- Ask Steven
The phantom of the Open and a Proud boxing championSteven Lynch January 23, 2012
Which man-mountain was the African heavyweight champion for most of the 1980s? asked Andrew Ward
This one caused a bit of head-scratching before I remembered the Zimbabwean boxer Proud Kilimanjaro, who unsuccessfully challenged Horace Notice for the Commonwealth heavyweight title back in 1987. Kilimanjaro - whose real name was Chinembriri - was the African heavyweight champion from 1982 to 1988, and he once knocked out Walter Ringo Starr (no, not that one!) in 15 seconds. Kilimanjaro's pro career included five defeats of a local fighter known as Black Tiger, while I'd like to have seen his 1985 fight against "Jukebox Timebomb".
I noticed that home players have not had a good time of it recently in the Australian Open. Who were the last Aussie men and women to win the singles there? asked Mike Hemingway
The last Australian to win the men's singles in the Australian Open was the unheralded - and unseeded - Mark Edmondson, back in 1976. He beat his fellow Aussie John Newcombe, the defending champion, in an upset in the final at Kooyong in Melbourne. Since then the Australians John Marks (1978), Kim Warwick (1980), Pat Cash (1987 and 1988) and Lleyton Hewitt (2005) have all lost in the final. The last Australian woman to win the singles was almost as long ago - and also unseeded. That was Chris O'Neil in 1978, since when Wendy Turnbull in 1980 is the only Australian woman to reach the final. O'Neil's surprise triumph was the last in a run of seven successive home wins, by Margaret Court, Evonne Cawley (who won four times) and Kerry Reid.
What was memorable about Sean McCarthy's first game for Bradford City in 1990? asked Graham Clayton via Facebook
I think the answer is that the Welsh-born striker Sean McCarthy had a rather exciting second half during his debut, against Tranmere Rovers at Valley Parade on August 25, 1990 - the first day of the new season - after joining Bradford City from Plymouth Argyle. First McCarthy scored a goal, then he missed a penalty, and finally he was sent off! One report says he also hit the post. Bradford City eventually lost 2-1.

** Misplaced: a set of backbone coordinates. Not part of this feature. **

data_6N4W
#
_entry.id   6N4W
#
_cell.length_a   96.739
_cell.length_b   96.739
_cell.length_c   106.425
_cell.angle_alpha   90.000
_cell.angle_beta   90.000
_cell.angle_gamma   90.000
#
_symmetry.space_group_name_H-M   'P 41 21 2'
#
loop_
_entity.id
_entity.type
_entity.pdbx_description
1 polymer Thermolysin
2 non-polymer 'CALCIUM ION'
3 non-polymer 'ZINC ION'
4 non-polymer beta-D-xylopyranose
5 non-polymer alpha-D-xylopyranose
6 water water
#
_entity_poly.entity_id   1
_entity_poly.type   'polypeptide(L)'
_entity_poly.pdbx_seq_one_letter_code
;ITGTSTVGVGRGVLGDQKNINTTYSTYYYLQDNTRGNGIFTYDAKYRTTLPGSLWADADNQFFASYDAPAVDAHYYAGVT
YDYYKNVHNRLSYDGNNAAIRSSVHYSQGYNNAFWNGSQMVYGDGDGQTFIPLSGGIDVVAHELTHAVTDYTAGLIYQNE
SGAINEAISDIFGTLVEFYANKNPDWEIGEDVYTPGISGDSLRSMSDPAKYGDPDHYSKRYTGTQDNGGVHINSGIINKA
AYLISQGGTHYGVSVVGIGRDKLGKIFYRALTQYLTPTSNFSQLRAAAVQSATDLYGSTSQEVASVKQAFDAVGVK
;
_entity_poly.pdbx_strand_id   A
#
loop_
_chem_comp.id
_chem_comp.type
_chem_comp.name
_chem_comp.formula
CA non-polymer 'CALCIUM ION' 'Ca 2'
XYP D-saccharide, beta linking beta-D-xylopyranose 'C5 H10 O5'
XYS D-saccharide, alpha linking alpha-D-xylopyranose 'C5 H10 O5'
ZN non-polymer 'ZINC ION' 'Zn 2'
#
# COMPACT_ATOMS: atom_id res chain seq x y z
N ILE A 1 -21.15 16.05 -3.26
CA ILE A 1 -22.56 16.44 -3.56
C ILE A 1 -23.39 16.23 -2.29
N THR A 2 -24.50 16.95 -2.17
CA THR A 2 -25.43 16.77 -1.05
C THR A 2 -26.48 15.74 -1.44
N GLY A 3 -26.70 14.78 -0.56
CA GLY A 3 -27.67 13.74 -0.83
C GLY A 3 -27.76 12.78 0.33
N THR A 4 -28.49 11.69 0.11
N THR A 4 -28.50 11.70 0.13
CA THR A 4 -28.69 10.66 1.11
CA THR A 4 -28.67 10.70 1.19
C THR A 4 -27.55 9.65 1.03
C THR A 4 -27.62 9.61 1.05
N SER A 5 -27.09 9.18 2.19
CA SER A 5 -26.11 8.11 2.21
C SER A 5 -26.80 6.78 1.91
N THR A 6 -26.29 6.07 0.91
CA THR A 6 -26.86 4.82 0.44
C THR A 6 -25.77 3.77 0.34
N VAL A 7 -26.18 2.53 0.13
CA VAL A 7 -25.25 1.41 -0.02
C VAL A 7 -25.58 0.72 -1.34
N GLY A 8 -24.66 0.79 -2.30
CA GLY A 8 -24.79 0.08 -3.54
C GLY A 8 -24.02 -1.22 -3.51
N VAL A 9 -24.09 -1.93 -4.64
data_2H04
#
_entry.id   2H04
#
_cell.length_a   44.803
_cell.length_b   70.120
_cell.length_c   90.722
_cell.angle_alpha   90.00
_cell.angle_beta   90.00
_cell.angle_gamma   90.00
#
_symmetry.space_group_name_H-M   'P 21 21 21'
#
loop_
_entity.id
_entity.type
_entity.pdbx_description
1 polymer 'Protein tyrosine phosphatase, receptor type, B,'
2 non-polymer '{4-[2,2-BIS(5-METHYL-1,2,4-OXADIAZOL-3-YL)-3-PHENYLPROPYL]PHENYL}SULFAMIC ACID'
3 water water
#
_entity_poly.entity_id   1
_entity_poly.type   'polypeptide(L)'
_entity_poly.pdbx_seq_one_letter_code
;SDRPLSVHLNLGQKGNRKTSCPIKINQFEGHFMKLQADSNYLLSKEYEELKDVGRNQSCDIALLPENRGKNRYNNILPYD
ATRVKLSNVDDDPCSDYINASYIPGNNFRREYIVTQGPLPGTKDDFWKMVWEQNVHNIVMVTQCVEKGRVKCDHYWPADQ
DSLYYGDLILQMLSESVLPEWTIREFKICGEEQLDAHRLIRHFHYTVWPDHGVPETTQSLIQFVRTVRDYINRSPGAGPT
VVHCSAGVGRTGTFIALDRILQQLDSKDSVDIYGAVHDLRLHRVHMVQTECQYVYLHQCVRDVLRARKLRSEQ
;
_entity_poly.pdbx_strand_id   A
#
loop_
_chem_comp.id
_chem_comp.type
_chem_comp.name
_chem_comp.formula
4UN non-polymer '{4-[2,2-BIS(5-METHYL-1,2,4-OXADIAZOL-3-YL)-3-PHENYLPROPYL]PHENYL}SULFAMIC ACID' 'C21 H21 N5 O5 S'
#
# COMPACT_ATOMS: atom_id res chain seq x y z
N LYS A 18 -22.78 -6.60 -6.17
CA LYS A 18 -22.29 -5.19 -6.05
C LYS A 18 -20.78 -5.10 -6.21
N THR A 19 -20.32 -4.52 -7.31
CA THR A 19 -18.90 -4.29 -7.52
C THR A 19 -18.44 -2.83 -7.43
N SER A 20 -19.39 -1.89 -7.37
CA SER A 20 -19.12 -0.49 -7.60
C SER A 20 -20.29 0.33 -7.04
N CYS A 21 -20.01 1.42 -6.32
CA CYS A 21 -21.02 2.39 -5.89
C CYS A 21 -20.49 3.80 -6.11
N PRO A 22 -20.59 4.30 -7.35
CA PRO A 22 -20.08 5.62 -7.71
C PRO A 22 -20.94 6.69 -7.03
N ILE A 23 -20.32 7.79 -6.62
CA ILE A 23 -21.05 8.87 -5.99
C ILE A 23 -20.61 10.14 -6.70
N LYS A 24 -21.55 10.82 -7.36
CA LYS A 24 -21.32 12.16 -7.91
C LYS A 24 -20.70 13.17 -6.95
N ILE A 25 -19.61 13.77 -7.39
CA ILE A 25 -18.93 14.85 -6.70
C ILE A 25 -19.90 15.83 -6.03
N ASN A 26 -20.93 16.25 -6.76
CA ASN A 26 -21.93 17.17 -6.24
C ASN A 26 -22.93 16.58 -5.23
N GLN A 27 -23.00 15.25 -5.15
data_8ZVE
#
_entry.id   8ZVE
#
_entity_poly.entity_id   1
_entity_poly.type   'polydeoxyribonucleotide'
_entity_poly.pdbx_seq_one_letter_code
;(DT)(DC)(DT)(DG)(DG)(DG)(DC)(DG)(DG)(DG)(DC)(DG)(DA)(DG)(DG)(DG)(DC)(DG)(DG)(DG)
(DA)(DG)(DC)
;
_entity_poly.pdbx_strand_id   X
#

Who were the first black athletes - men and women - to win Olympic gold medals? asked Lawrence Butterworth
The first black athlete to win an individual gold medal in the Olympic Games was DeHart Hubbard, from Cincinnati in Ohio, who won the long jump in Paris in 1924. He held the world long-jump record from 1925 to 1928. However, John Taylor, from Washington, was part of the winning 4x400-metre relay team in London in 1908. The first African-American woman to win gold was Alice Coachman, from Albany in Georgia, with victory in the high jump in London in 1948.
I know that Best Mate won the Cheltenham Gold Cup three times - more even than Kauto Star. Has any horse won it more often? asked Chris Suddaby
Best Mate did indeed win the Cheltenham Gold Cup three times, from 2002 to 2004, equalling the feats of Cottage Rake (1948-50) and Arkle (1964-66). Kauto Star has won it twice (2007 and 2009). But they all have to tip their hats to Golden Miller, which won the race five years running, from 1932 to 1936. Golden Miller pulled off a unique double by winning the Grand National and the Gold Cup in the same year (1934).
What was the name of that chap who kept trying to enter the British Open even though he was not a proper golfer? asked Tim Hazell
I think you're referring to Maurice Flitcroft, a (very) amateur golfer who made several unsuccessful attempts to enter the British Open, starting in 1976 when - aged 46 - he shot 121 in the first round of the qualifying event, having never previously played a full 18-hole round of golf in his life (under the circumstances, 121 doesn't seem too bad!). After the entry rules were tightened up - largely because of him - Flitcroft made several further attempts to gain entry using assumed names such as Gerard Hoppy, Gene Pacecki (pronounced pay-cheque-y) and Arnold Palmtree. He was the subject of an affectionate biography by Scott Murray and Simon Farnaby in 2010, called The Phantom of the Open. It was subtitled "the world's worst golfer", something the authors admitted Flitcroft, who died in 2007, would have been outraged by.